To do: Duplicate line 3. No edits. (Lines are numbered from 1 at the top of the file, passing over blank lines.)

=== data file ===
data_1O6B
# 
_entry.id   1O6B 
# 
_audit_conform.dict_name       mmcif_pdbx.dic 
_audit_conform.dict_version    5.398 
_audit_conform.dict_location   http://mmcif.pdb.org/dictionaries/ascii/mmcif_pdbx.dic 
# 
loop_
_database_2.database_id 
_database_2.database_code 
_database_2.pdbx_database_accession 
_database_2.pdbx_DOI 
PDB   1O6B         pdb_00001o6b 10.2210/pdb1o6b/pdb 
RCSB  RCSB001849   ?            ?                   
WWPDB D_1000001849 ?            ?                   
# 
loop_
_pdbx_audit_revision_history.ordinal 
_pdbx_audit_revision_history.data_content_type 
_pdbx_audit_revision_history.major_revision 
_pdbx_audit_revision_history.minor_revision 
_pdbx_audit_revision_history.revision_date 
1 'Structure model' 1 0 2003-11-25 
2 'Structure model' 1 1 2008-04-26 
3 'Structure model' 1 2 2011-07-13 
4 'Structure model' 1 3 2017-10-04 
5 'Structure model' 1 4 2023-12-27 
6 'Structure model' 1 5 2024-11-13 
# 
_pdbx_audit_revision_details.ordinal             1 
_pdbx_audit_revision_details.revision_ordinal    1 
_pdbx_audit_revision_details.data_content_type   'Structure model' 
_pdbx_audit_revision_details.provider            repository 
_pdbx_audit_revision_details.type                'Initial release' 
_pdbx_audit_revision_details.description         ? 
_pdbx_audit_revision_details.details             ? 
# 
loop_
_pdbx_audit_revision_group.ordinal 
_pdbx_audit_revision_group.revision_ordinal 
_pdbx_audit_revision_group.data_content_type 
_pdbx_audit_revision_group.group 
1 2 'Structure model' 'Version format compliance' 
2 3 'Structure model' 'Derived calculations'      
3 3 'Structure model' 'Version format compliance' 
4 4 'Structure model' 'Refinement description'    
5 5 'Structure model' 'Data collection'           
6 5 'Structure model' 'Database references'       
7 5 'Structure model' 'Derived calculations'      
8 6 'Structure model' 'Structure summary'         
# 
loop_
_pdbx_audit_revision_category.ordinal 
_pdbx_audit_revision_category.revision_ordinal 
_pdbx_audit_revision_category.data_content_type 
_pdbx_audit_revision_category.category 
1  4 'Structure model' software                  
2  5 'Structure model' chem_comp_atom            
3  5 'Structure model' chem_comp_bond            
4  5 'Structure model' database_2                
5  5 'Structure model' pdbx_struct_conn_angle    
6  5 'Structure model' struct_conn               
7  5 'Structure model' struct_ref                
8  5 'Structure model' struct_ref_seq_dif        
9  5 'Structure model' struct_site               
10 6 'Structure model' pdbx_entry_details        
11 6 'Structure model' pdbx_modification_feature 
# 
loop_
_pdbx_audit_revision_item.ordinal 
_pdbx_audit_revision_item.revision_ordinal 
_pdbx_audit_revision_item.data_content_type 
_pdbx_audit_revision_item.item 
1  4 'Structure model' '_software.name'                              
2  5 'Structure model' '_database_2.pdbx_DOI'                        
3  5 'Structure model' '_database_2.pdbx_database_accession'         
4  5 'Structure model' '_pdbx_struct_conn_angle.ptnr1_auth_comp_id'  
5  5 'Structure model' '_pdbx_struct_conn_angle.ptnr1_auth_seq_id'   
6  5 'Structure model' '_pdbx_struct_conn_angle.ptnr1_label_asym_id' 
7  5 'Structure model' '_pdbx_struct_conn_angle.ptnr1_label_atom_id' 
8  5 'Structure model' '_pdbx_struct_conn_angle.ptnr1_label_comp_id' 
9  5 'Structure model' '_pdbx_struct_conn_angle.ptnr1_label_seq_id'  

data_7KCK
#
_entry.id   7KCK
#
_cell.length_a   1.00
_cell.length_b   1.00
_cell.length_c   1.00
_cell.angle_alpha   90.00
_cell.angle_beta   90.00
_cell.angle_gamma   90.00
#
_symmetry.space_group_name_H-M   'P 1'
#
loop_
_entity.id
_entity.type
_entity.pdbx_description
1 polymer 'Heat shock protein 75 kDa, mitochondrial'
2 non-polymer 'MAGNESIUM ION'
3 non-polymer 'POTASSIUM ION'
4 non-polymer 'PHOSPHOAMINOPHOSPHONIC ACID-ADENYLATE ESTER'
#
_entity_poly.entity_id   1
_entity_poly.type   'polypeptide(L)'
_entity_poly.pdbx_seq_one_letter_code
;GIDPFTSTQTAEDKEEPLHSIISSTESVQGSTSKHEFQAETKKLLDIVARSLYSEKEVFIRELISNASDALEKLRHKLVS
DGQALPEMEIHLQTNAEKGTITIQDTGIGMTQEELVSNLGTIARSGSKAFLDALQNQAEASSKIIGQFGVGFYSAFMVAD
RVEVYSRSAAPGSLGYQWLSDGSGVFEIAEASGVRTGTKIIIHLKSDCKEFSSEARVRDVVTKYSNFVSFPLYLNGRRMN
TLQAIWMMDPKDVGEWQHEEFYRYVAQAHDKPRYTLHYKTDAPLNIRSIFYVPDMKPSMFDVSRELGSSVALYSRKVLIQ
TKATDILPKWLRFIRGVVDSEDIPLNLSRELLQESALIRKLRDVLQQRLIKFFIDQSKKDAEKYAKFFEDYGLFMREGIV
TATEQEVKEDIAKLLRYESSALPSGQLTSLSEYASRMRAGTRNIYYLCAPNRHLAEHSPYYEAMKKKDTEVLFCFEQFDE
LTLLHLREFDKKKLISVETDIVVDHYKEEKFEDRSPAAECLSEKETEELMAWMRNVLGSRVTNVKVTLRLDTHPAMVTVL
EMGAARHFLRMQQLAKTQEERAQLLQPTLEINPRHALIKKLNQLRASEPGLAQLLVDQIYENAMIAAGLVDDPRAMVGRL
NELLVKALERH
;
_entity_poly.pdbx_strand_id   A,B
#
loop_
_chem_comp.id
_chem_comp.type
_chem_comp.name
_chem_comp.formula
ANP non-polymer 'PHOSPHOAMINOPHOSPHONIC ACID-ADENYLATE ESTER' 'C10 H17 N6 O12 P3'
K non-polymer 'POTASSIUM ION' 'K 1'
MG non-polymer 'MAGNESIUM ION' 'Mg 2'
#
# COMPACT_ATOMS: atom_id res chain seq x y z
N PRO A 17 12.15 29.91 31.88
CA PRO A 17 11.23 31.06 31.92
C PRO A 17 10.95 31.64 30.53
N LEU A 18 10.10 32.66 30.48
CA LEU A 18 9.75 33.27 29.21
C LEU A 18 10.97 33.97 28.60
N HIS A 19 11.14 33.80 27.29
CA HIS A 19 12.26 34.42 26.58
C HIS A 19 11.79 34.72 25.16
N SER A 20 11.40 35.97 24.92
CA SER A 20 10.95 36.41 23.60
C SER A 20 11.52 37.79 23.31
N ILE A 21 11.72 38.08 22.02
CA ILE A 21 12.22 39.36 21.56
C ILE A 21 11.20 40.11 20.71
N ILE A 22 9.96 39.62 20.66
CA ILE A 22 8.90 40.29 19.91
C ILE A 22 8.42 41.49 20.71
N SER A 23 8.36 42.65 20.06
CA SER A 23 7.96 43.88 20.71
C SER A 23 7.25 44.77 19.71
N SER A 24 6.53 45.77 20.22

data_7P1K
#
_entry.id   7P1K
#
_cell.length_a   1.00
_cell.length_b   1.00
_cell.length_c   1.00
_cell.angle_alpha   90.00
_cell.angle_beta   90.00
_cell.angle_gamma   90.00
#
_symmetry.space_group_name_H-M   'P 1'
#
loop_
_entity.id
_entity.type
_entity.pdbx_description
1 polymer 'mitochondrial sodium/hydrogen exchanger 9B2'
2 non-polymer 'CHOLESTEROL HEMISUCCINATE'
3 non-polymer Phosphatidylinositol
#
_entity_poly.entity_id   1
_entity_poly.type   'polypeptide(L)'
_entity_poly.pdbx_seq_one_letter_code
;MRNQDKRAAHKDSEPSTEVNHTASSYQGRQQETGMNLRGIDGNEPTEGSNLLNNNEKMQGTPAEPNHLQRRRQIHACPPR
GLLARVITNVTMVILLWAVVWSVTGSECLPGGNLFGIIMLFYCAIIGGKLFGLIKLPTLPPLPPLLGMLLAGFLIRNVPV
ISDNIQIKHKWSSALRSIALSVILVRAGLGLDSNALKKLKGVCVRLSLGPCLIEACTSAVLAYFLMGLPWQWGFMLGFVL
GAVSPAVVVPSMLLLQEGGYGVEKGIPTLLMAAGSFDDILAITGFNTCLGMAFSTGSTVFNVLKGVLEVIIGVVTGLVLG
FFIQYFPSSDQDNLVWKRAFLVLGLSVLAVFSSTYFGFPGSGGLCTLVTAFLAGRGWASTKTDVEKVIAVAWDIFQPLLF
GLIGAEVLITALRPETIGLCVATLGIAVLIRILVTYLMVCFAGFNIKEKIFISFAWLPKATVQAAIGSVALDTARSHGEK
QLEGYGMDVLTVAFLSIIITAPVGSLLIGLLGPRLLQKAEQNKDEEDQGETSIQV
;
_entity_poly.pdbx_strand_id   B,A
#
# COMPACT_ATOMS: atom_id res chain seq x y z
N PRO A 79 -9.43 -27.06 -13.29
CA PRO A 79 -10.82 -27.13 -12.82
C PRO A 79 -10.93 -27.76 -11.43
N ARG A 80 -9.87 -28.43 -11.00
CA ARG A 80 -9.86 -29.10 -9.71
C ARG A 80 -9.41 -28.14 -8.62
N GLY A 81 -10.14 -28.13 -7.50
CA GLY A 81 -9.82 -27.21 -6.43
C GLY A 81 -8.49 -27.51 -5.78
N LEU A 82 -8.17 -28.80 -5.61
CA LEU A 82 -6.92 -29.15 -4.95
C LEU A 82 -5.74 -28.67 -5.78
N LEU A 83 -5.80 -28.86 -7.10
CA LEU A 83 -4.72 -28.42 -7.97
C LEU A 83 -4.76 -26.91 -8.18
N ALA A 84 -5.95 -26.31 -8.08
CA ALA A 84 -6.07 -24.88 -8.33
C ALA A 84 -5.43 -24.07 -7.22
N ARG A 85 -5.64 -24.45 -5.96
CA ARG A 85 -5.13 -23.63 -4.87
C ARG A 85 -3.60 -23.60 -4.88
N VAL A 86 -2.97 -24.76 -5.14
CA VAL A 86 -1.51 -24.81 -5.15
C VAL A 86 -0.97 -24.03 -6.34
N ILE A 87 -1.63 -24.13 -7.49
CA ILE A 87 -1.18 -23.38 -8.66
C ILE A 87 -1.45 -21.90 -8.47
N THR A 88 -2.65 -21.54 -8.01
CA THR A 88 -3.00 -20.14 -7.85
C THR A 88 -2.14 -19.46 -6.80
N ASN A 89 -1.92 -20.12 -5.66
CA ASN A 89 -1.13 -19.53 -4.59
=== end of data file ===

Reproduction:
_entry.id   1O6B 